The state government says that Victoria’s new planning minister, Lizzie Blandthorn, will make independent decisions despite a potential conflict of interest with her lobbyist brother.
Blandthorn, who took over the planning portfolio this week as part of a cabinet reshuffle, is the sister of Hawker Britton director John-Paul Blandthorn.
Hawker Britton’s clients include construction company John Holland, which is tasked with building the West Gate Tunnel, developers Mirvac and the Dennis Family Corporation, and Melbourne airport.
The planning minister has the power to make decisions around permits and land rezoning. Still, the state government said arrangements would be in place to ensure any potential or perceived conflicts of interest were managed.
“All ministers are expected to act with integrity as they manage their portfolios to deliver the best outcomes for Victorians,” a government spokesperson said.
“The secretary of the Department of Premier and Cabinet, the secretary of the Department of Environment, Land, Water and Planning, and the Victorian Public Sector Commissioner are developing a robust management plan to ensure the minister’s independence for planning’s decision-making process.”
Blandthorn referred to the government’s written response when the AAP sought comment.
Her brother, who previously worked for the premier, Daniel Andrews, and federal Labor MP Bill Shorten, has told the Victorian Public Sector Commissioner that any contact with the planning minister will be done in the presence of an independent person.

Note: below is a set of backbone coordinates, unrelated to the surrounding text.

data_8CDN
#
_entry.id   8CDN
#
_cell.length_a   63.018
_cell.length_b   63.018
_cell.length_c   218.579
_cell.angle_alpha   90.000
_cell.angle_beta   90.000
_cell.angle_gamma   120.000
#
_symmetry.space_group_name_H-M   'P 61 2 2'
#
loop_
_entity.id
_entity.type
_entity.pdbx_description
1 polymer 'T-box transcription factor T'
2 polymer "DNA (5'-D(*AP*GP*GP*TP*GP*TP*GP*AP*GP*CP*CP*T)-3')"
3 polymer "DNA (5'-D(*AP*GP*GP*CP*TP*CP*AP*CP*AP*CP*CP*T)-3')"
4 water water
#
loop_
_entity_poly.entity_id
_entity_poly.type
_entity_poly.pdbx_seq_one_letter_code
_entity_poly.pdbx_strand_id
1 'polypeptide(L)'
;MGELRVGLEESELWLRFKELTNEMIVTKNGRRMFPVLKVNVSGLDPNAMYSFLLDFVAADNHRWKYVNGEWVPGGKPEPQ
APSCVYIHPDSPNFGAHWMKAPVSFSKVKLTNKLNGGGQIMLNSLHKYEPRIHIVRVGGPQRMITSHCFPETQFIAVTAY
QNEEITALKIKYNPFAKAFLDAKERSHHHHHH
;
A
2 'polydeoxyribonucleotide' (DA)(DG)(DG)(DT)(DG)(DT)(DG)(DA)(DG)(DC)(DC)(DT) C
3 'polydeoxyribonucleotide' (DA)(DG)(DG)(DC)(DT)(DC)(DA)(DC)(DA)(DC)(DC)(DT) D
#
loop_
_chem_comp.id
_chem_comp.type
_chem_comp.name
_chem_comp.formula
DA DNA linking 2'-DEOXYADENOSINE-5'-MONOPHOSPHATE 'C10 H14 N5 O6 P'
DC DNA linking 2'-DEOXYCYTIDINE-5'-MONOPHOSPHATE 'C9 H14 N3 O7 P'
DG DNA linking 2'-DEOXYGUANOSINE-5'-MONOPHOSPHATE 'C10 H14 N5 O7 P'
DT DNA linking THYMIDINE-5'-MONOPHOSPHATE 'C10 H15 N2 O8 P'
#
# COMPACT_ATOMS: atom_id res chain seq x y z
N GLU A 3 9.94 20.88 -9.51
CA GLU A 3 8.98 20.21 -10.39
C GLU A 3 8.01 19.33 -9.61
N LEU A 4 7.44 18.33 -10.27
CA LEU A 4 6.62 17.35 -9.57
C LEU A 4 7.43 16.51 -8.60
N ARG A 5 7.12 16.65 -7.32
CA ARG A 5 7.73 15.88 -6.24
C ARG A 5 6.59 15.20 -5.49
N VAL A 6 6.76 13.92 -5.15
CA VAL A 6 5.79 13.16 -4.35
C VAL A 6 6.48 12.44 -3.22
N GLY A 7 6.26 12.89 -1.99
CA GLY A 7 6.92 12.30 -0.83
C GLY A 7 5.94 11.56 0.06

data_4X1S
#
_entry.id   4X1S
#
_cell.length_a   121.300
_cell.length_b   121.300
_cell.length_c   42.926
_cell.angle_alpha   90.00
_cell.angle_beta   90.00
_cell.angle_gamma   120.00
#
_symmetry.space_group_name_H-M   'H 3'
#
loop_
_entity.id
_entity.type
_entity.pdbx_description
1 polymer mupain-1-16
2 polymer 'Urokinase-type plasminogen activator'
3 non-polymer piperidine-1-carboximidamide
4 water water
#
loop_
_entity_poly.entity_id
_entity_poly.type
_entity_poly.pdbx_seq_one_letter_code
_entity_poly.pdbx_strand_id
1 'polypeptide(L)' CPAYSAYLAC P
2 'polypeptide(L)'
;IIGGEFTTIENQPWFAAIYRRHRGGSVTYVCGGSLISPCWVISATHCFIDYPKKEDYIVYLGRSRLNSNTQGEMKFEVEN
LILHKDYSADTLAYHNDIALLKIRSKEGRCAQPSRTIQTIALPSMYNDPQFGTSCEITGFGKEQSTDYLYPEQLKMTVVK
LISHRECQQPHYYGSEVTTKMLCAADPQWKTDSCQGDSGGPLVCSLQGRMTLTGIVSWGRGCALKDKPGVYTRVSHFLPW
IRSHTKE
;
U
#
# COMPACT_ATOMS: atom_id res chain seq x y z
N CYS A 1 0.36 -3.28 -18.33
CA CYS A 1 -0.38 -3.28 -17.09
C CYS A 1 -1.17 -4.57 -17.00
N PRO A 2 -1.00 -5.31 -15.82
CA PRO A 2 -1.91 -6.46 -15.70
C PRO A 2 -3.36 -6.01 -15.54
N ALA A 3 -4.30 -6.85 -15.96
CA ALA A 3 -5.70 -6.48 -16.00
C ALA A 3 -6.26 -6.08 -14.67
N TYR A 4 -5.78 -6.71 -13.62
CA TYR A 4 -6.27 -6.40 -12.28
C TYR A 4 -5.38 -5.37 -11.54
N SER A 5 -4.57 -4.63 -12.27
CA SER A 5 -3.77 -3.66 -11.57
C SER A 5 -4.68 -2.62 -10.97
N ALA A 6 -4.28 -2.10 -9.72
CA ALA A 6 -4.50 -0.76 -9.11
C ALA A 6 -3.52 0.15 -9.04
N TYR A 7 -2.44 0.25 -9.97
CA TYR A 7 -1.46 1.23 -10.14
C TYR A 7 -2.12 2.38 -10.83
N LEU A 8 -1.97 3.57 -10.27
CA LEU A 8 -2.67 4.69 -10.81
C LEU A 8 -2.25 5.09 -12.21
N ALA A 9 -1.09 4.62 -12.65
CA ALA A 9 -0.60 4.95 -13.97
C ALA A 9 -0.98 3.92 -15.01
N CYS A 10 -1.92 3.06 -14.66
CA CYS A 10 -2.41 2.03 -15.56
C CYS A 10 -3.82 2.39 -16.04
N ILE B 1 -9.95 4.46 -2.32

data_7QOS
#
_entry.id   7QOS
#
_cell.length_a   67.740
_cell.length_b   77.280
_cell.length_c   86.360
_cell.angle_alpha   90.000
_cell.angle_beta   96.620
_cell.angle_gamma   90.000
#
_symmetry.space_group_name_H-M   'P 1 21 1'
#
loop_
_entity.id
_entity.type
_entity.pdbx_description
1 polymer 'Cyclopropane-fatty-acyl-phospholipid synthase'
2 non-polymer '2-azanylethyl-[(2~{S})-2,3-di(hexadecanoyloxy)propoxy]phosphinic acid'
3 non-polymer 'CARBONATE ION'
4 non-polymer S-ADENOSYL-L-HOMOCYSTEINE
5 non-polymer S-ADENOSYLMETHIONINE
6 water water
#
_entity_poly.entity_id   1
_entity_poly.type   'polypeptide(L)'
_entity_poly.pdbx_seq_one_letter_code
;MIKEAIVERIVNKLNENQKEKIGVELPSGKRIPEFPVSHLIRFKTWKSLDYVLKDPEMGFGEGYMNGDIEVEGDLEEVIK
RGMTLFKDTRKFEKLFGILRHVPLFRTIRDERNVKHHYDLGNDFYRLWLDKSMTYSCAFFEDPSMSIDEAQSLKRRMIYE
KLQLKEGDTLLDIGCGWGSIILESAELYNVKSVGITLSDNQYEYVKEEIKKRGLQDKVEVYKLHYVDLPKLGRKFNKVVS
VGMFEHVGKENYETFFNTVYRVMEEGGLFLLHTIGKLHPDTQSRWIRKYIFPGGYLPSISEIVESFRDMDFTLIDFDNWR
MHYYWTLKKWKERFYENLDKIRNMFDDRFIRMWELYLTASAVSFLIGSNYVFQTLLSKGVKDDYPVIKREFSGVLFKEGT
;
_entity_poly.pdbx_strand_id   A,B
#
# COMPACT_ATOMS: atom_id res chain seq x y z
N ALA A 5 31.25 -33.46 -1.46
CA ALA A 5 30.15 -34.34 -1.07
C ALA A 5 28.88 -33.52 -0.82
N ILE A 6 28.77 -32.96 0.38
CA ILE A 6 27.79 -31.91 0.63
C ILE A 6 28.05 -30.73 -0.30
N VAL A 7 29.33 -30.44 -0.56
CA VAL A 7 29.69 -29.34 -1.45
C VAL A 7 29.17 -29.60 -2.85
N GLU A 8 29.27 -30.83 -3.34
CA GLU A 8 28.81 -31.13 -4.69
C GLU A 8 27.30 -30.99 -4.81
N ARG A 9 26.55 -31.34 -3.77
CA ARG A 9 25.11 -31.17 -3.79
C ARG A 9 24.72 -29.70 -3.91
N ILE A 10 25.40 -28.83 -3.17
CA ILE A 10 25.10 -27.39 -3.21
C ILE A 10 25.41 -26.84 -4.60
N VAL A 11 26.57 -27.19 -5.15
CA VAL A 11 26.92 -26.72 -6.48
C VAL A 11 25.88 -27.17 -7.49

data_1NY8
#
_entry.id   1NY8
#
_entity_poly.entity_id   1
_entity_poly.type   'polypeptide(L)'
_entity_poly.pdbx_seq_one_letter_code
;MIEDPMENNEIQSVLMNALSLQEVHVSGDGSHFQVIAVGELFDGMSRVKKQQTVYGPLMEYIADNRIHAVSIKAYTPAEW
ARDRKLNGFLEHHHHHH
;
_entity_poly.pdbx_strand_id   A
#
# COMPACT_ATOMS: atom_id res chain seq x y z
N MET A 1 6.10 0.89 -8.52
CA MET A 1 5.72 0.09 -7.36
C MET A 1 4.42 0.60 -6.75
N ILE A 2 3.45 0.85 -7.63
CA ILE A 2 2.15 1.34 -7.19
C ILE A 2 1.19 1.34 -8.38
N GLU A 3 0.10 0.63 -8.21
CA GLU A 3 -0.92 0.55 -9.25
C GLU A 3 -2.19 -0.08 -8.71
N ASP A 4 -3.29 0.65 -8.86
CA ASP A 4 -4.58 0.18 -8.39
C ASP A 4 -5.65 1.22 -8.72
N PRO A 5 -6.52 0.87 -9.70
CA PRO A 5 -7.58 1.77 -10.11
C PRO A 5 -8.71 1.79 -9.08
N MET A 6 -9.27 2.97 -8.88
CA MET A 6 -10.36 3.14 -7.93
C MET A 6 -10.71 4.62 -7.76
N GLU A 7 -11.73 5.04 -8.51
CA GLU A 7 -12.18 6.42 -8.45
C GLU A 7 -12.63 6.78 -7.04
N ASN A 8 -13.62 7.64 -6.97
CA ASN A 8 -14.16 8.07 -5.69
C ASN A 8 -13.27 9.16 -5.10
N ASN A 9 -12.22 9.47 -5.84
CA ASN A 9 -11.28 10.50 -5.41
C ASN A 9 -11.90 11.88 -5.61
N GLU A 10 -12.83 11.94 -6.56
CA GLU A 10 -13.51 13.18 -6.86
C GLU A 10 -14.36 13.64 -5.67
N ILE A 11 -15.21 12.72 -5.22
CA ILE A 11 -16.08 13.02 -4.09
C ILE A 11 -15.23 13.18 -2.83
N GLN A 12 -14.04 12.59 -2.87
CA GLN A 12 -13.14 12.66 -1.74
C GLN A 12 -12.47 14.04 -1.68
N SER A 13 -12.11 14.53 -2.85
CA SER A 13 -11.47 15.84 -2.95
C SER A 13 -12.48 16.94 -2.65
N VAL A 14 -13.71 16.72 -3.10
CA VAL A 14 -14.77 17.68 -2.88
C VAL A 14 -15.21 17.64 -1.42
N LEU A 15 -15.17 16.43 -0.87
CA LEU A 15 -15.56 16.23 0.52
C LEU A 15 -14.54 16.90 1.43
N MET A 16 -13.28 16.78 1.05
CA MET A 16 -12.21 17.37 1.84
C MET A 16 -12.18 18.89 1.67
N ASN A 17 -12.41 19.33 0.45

Sign up to receive the top stories from Guardian Australia every morning
In a letter sent on Monday, John-Paul Blandthorn said he would also seek meetings with the minister’s staff rather than the minister herself and keep a log of meetings with the minister’s office.
“We believe it is in the best interest of Hawker Britton clients and seeks to uphold a higher standard of integrity between our firm and the Victorian Government,” he said in the letter.
The opposition leader, Matthew Guy, declined to comment on the matter but said his party would improve Victoria’s integrity system.
How to get the latest news from Guardian Australia
Thank you for your feedback.
The Centre for Public Integrity said it was “very concerned” about the potential conflict of interest. It wants to see an independent planning commission to determine planning approvals, similar to the New South Wales model.
“We’re worried that in an area that’s so sensitive and vulnerable to corruption, this personal relationship exists,” the ccenter’sexecutive director, Han Aulby, said.
“On top of that, Victorian regulations around lobbying are some of the weakest in the country. The lobbying code of conduct isn’t enshrined in legislation. There’s no independent enforcement.
“The weaknesses in Victoria’s lobbying regime make the risks even greater.”
The planning minister’s diary should also be made public so the community can sscrutinizewho they are meeting, Aulby said.